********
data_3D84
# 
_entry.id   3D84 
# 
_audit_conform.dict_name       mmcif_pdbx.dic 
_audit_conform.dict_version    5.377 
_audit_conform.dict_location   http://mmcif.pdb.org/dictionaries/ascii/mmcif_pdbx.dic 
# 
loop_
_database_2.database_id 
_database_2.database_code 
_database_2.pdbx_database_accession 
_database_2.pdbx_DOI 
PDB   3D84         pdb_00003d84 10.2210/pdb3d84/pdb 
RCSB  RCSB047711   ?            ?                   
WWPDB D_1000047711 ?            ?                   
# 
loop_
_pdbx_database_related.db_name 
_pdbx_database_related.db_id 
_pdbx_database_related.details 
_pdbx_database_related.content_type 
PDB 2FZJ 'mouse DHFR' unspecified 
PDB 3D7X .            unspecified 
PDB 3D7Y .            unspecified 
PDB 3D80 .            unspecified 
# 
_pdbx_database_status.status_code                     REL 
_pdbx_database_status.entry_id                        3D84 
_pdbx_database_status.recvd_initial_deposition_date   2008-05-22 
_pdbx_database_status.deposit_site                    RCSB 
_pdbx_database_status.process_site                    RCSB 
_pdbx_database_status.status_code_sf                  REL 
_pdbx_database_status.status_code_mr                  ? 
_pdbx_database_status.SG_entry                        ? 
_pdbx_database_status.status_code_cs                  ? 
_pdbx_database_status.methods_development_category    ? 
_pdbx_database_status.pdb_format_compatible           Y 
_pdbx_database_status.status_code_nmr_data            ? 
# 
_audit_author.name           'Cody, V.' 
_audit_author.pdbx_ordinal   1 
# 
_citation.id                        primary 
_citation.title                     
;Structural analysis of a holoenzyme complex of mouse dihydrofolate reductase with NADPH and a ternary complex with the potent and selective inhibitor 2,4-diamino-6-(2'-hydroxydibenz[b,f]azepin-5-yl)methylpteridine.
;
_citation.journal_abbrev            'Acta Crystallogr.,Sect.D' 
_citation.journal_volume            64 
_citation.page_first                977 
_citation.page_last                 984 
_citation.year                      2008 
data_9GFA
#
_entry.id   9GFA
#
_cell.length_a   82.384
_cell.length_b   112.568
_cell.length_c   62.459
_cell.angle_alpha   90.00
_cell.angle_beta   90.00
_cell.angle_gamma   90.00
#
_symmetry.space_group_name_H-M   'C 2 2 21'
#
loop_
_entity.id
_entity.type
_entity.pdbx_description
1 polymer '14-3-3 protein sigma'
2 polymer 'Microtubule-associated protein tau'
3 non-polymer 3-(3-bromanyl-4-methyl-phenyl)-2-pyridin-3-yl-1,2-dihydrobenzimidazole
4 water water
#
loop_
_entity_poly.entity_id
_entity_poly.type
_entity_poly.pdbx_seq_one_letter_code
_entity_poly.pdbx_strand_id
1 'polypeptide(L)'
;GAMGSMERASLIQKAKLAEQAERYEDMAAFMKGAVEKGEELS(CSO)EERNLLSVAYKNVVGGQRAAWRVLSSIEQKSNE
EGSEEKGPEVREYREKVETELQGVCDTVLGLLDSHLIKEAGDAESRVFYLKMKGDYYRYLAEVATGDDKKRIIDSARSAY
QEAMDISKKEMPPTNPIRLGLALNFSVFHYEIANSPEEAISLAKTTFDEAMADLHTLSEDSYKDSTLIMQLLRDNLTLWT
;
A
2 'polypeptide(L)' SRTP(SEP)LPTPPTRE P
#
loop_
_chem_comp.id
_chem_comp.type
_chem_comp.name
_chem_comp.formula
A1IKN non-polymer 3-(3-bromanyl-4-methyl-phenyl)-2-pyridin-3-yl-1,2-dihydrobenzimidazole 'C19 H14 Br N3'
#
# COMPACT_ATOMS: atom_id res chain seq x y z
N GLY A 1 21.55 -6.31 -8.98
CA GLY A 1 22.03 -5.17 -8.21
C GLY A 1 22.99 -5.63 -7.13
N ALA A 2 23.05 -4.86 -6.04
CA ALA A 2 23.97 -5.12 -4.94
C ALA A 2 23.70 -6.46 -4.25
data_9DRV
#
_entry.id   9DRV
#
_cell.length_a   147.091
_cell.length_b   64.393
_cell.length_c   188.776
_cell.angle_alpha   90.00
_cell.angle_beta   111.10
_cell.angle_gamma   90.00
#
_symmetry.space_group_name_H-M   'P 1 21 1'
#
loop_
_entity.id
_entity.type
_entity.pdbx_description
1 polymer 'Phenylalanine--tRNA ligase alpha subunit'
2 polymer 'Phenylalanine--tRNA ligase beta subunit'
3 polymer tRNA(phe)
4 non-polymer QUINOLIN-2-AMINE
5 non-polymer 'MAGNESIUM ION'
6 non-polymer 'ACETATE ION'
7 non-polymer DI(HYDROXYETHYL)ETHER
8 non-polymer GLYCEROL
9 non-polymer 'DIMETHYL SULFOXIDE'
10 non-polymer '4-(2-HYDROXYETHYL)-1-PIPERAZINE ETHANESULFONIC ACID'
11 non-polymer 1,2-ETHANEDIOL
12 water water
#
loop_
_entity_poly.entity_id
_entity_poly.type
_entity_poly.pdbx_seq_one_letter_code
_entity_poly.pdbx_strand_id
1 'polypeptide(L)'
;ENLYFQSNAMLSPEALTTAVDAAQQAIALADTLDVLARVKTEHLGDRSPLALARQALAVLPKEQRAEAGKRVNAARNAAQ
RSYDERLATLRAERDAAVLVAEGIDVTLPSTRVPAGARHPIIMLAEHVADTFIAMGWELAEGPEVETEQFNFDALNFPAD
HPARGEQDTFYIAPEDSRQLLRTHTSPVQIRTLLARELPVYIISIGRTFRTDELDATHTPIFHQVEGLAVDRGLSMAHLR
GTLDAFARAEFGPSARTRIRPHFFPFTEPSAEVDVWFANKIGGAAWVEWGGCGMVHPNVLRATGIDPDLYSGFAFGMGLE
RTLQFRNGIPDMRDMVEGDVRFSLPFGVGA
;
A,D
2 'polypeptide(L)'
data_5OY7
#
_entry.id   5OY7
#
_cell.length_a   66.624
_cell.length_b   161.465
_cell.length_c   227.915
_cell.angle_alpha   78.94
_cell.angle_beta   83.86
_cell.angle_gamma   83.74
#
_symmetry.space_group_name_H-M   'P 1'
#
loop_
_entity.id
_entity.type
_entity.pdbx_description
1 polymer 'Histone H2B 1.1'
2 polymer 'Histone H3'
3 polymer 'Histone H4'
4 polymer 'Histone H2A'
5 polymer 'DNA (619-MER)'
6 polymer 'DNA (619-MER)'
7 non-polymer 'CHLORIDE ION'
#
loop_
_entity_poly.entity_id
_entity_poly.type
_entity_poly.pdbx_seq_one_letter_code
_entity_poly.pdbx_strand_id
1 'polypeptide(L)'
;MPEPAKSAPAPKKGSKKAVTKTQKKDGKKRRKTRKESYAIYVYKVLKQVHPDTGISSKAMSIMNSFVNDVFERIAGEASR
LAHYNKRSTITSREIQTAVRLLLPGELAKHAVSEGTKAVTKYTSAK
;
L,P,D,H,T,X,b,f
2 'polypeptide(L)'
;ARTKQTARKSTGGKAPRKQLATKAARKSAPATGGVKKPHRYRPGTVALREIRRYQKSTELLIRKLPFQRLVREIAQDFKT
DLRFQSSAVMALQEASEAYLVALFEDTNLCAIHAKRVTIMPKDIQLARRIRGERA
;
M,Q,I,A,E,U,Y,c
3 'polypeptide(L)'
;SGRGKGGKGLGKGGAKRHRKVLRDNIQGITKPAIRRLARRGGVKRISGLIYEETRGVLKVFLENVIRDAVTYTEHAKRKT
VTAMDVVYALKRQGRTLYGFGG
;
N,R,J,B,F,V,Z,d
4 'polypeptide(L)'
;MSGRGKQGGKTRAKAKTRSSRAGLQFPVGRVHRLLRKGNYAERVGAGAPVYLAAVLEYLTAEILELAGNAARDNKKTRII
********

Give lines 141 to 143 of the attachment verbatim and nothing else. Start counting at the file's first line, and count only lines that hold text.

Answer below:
GTLDAFARAEFGPSARTRIRPHFFPFTEPSAEVDVWFANKIGGAAWVEWGGCGMVHPNVLRATGIDPDLYSGFAFGMGLE
RTLQFRNGIPDMRDMVEGDVRFSLPFGVGA
;